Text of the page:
Edward Henning was a mathematician with a long career in computer journalism and programming. An experienced translator, he specialized in Kālacakra literature for over three decades.
Books, Courses & Podcasts
Kālacakra and the Tibetan Calendar
Kālacakra and the Tibetan Calendar describes the contents of current Tibetan almanacs, from the most basic mathematics to the symbolic and historical information they contain. Essential for understanding the Kālacakra Tantra’s first chapter, it traces and describes the origin of the calendrical systems in the Kālacakra Tantra, and it translates and elucidates the key relevant sections from the famous commentary to this Tantra, the Vimalaprabhā.
The main calendars in use in Tibet today have remained unchanged since the fifteenth century, when lamas in several different traditions tried to make sense of the calculation systems they had inherited from India, and to adjust them to remove increasingly obvious errors in their results. This book analyzes the main systems that survive today, assessing their accuracy and comparing them with the methods described in the original Tantra.
A detailed, beautifully illustrated presentation of the construction and symbolism of the famed Kālachakra mandala, the crown jewel of the Indo-Tibetan tantric traditions.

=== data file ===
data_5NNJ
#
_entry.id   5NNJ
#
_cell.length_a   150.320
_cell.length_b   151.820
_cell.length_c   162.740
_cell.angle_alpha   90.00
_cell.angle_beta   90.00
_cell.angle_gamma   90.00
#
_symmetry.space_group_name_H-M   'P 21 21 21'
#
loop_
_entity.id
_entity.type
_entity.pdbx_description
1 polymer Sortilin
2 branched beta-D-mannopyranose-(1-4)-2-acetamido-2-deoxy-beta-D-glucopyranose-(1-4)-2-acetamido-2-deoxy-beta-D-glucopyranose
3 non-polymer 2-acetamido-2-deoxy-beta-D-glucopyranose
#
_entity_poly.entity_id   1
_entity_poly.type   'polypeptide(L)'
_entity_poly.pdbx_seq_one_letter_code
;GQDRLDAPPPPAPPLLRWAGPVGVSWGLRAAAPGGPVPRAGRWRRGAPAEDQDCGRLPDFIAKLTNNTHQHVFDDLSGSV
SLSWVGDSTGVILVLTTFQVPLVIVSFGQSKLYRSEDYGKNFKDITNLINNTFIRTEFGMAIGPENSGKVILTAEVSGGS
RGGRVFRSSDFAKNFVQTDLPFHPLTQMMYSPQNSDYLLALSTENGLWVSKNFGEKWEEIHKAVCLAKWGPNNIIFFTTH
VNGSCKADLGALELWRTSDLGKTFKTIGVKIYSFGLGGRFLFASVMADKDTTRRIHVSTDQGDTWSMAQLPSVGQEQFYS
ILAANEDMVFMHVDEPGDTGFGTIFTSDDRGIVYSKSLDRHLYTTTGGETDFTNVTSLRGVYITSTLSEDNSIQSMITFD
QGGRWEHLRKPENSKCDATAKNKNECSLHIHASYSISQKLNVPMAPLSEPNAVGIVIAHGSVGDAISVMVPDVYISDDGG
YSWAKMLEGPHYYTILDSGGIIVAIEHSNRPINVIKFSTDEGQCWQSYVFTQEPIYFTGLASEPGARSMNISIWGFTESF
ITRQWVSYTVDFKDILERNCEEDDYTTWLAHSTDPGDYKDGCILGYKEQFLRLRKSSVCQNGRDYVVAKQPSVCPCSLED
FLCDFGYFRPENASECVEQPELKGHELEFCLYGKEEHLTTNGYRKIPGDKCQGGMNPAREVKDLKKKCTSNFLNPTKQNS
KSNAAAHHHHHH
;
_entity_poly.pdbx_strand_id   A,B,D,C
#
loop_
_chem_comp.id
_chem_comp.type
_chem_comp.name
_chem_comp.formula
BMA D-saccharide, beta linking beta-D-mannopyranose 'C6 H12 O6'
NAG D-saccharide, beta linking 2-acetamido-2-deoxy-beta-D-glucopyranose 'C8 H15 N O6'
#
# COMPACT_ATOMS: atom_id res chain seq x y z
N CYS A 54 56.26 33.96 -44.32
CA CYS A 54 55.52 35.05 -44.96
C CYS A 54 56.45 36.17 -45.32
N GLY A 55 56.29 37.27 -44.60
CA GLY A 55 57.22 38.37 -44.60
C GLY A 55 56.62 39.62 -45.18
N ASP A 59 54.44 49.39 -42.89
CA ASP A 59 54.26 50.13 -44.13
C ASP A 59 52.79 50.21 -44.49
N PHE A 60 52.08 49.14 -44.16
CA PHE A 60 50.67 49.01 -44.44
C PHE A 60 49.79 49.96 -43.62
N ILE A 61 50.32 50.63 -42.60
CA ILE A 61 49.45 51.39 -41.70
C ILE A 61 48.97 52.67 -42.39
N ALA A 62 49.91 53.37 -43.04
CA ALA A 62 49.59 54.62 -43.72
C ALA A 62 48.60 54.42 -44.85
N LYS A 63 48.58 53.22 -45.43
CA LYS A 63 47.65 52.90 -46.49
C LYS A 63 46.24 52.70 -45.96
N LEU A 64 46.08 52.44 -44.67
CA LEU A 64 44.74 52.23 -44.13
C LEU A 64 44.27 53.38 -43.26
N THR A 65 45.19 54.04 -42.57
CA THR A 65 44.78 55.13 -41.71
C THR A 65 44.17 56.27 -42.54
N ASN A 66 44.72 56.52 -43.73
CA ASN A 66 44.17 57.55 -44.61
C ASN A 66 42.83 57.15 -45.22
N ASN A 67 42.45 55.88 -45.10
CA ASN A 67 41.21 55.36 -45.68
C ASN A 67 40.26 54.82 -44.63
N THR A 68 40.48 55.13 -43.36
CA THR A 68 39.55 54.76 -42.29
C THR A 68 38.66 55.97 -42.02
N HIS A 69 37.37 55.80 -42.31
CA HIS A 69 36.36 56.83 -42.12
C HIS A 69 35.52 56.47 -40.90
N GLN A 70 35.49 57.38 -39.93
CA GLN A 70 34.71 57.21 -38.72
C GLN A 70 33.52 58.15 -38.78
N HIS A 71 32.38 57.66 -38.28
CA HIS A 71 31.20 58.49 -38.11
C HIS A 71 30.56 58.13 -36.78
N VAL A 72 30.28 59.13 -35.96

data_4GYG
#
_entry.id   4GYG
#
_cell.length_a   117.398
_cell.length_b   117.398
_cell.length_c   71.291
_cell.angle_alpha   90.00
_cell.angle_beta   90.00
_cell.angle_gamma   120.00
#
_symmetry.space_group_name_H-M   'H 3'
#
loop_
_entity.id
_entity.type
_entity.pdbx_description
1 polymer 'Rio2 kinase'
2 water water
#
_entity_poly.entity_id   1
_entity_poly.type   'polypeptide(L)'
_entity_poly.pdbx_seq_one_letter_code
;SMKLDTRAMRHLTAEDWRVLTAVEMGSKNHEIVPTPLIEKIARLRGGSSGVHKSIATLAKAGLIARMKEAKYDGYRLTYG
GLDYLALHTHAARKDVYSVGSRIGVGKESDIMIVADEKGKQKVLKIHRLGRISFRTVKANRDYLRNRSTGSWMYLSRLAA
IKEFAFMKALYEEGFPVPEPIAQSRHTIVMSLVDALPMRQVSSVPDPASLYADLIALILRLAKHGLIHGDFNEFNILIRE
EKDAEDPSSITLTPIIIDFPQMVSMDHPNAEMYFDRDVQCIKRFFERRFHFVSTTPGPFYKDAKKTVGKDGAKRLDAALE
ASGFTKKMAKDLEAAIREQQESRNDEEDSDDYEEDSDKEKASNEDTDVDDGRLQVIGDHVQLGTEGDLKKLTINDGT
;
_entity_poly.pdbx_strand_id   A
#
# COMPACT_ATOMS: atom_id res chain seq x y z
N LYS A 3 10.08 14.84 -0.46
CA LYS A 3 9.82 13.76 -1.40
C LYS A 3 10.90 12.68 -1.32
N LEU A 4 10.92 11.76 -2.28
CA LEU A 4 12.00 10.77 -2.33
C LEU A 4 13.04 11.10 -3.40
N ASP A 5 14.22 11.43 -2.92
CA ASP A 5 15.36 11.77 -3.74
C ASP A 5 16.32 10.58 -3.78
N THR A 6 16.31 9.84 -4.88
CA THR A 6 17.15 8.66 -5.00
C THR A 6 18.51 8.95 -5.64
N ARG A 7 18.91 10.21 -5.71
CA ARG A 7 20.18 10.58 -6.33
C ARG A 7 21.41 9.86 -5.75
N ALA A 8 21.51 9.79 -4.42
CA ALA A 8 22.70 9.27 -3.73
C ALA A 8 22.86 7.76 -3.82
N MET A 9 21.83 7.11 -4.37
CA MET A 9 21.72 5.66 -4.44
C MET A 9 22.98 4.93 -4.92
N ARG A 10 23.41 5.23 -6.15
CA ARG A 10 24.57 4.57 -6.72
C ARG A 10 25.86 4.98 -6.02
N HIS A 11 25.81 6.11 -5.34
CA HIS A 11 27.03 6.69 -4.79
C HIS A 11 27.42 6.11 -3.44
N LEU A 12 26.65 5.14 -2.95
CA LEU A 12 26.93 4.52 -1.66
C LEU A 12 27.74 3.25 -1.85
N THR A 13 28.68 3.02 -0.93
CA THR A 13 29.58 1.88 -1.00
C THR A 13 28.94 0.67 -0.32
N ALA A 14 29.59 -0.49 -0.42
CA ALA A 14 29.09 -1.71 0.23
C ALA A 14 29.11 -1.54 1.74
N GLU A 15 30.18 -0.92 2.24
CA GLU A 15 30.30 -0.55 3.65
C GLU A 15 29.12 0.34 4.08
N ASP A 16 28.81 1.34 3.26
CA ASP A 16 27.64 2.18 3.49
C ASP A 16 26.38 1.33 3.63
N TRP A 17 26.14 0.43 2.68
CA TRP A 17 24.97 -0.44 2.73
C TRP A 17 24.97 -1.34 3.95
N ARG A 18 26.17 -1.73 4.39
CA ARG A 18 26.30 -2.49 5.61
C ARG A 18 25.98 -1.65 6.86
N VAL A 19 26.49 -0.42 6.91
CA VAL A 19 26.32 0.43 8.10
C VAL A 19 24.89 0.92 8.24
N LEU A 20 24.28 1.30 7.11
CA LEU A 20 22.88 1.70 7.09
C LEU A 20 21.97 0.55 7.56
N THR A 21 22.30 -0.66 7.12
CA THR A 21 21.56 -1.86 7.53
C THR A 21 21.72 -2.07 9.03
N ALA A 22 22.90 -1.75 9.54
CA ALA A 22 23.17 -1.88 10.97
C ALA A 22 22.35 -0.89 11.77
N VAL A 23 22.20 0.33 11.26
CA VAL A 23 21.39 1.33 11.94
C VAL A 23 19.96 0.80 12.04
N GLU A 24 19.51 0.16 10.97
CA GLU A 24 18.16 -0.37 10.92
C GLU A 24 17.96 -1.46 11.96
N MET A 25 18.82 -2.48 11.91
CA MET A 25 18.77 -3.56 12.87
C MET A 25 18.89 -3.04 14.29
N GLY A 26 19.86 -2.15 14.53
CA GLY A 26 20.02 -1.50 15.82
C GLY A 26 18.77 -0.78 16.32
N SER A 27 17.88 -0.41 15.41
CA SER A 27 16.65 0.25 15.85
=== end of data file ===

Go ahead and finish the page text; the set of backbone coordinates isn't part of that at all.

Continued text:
This volume contains an extensive analysis of the construction and symbolism of the mandala of the Kālachakra tantric system, the most intricate and explicit of the Indian Buddhist unexcelled yoga tantras, the most advanced teachings within the Indo-Tibetan tradition. Indo-Tibetan tantric traditions, particularly the unexcelled category, depend on imagery and visualization for the processes of purifying cyclic existence, and Kālachakra is the most detailed. The late scholar-practitioner Edward Henning, one of the earliest Western specialists on this material, offers this labor of love as a testament to the genius of the Tibetan tradition in preserving and transmitting these teachings over a thousand years. Well known internationally now due to the Dalai Lama’s many public initiations, the Kālachakra mandala serves as a primary focal point for meditators both new and seasoned. Henning draws primarily from the Jonang tradition of Kālachakra practice, particularly the modern master Banda Gelek, to elucidate and clarify inconsistencies across traditions and literature, including the authoritative Indian commentary Stainless Light (Vimalaprabhā), regarding the construction and visualization of the three-tiered mandala with its hundreds of deities. In addition to providing detailed information on the images to be visualized, Henning provides in the final chapter a clear and extensive explanation of the symbolism of the habitat and inhabitants that are to be animated during the meditation session. An excellent companion to the translations of the Kālachakra Tantra and Stainless Light chapters co-published by the American Institute of Buddhist Studies and Wisdom Publications, this beautifully illustrated volume is a must-have for scholars and practitioners alike.